Proofs help

  • Thread starter Bad_Blood
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  • #1
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Homework Statement



......................A..............
..................../\..................
.................../..\................
................../....\.............
................./......\................
................/........\................
.............../..........\...............
............../............\..............
............./...\......../.\.............
............/.....\....../...\......
.........../.......\..F./.....\............
........../.......5..x..6.....\.........
........./......../.....\.......\........
......../......./.........\......\..
......./....../.............\.....\......
....../...../.................\....\..
...../..../.....................\...\..
..../.../.........................\..\..
B../3/_1______________2_\4\..C....

Given: <1 is congruent to <2, <3 is congruent to <4
Prove: AD is congruent to AE


The Attempt at a Solution



The given and then..
<5 is congruent to <6 by Vertical Angles Congruent
BF is congruent to CF because of the Isoceles Triangle Converse
<A is congruent to <A by Reflexive Property
 

Answers and Replies

  • #2
tiny-tim
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Welcome to PF!

The given and then..
<5 is congruent to <6 by Vertical Angles Congruent
BF is congruent to CF because of the Isoceles Triangle Converse
<A is congruent to <A by Reflexive Property
Hi Bad_Blood ! Welcome to PF! :smile:

hmm … two things …

First, you should only use the word "congruent" for triangles (or squares, or other shapes).

Lengths and angles aren't "congruent"… they're "equal"! :smile:

Second, in any proof whch involves congruence, you must specify the two triangles which you say are congruent, and then give the reason.

It's not enough just to give the reason, and assume that the examiner will know which triangles you mean!

Hint: which two triangles are you trying to prove are congruent? :smile:
 
  • #3
Tom Mattson
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I don't see a D or an E. Could you perhaps scan an image of the diagram and attach it to your next post?
 
  • #4
tiny-tim
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I think D and E are where CF and BF meet BA and CA respectively … that's consistent with the stated AD = AE. :smile:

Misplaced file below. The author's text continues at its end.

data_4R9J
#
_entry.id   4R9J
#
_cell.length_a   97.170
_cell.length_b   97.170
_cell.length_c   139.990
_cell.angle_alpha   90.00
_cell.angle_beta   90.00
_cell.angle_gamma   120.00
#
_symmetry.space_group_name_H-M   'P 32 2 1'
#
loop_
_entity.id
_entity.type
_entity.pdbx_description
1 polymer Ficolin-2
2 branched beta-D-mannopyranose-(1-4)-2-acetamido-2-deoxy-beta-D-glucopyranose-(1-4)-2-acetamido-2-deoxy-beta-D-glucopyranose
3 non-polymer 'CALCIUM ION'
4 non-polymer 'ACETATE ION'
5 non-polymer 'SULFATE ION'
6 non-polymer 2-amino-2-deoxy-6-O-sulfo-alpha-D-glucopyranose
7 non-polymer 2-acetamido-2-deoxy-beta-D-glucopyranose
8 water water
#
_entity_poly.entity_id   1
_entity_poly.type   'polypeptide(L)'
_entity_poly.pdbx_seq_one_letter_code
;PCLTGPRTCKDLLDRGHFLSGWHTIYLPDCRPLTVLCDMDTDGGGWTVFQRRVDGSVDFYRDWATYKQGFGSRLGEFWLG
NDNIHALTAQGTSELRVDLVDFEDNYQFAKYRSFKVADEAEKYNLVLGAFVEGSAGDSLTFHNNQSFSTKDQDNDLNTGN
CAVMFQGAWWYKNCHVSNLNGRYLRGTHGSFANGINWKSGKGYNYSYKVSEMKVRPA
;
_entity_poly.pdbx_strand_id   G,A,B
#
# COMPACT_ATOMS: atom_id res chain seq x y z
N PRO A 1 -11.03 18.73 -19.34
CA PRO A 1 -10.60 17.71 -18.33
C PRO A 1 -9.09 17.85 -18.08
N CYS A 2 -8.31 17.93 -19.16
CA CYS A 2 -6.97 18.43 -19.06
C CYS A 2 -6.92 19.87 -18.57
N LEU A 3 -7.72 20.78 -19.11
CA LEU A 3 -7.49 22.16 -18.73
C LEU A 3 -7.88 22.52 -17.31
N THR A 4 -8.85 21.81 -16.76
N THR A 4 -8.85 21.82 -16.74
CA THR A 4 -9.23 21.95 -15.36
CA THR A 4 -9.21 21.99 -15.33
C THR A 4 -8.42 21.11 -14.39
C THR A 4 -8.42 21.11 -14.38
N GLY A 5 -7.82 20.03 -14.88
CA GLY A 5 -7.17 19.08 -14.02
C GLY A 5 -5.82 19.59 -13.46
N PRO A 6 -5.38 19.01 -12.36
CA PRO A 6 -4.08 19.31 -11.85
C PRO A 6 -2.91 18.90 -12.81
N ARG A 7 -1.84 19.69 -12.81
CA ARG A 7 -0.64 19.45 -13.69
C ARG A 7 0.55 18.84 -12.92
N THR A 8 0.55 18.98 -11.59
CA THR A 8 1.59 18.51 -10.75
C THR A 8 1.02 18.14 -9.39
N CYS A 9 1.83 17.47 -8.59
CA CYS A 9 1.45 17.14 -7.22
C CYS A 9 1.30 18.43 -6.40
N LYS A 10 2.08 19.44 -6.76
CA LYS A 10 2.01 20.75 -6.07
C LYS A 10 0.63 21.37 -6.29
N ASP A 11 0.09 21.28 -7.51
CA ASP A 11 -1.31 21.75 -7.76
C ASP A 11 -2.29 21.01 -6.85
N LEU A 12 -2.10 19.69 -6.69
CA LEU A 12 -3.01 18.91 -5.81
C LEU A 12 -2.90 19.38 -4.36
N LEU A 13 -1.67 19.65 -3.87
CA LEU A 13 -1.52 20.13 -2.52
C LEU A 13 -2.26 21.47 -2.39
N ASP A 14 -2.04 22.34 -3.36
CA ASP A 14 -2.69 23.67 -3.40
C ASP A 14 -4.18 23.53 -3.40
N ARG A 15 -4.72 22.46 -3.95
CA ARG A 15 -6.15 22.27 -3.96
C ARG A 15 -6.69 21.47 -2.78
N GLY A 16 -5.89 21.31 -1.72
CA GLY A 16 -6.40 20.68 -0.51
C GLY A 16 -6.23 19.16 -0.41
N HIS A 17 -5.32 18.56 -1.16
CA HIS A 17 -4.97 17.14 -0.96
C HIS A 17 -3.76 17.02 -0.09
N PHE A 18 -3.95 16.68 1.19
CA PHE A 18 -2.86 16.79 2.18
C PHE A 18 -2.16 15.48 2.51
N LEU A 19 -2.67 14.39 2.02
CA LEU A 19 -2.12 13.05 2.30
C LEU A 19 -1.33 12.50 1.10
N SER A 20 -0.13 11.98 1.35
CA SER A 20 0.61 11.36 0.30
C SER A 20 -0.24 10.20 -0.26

• #5
HallsofIvy
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tiny-tim, angles and line segments are "congruent". "equals" is reserved for "names" for the same thing. If x and y are angles (strictly speaking, are names for angles), then saying "x= y" means that x and y represent exactly the same angle, not just two angles with the same measure. "x is congruent to y" means that x and y have the same measure. Same for line segments.

Bad Blood, You can prove that triangles BFD and BFE (I am assuming that D is on AB and E on AC) are congruent by "ASA".
 
  • #6
tiny-tim
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tiny-tim, angles and line segments are "congruent". "equals" is reserved for "names" for the same thing. If x and y are angles (strictly speaking, are names for angles), then saying "x= y" means that x and y represent exactly the same angle, not just two angles with the same measure. "x is congruent to y" means that x and y have the same measure. Same for line segments.
Hi HallsofIvy! :smile:

That's bizarre!

So which symbol is used if one wants to write "Prove: AD is congruent to AE" as "Prove: AD [symbol] AE"?

I've always undestood the standard usage to be as in the following from wikipedia, at http://en.wikipedia.org/wiki/Congruence_(geometry)#Congruence_of_triangles:
Two triangles are congruent if their corresponding sides and angles are equal.
wikipedia doesn't say "Two triangles are congruent if their corresponding sides and angles are congruent." … and nor would anyone I know.

(and if two lines had the same endpoints, I would say "they are not only equal, they are the same")

Is this a general American usage? :confused:
 
  • #7
HallsofIvy
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Certainly the textbooks I have seen have used the terminology "congruent" for segements and angles of the same measure. Thanks for the wikipedia reference. Personally, I would consider it not "precise" enough. Perhaps confusing "angle" with the measure of that angle. Interestingly, the wikipedia entry for congruence says "In geometry, two sets are called congruent if one can be transformed into the other by an isometry" which would apply as well to line segments and angles.
 
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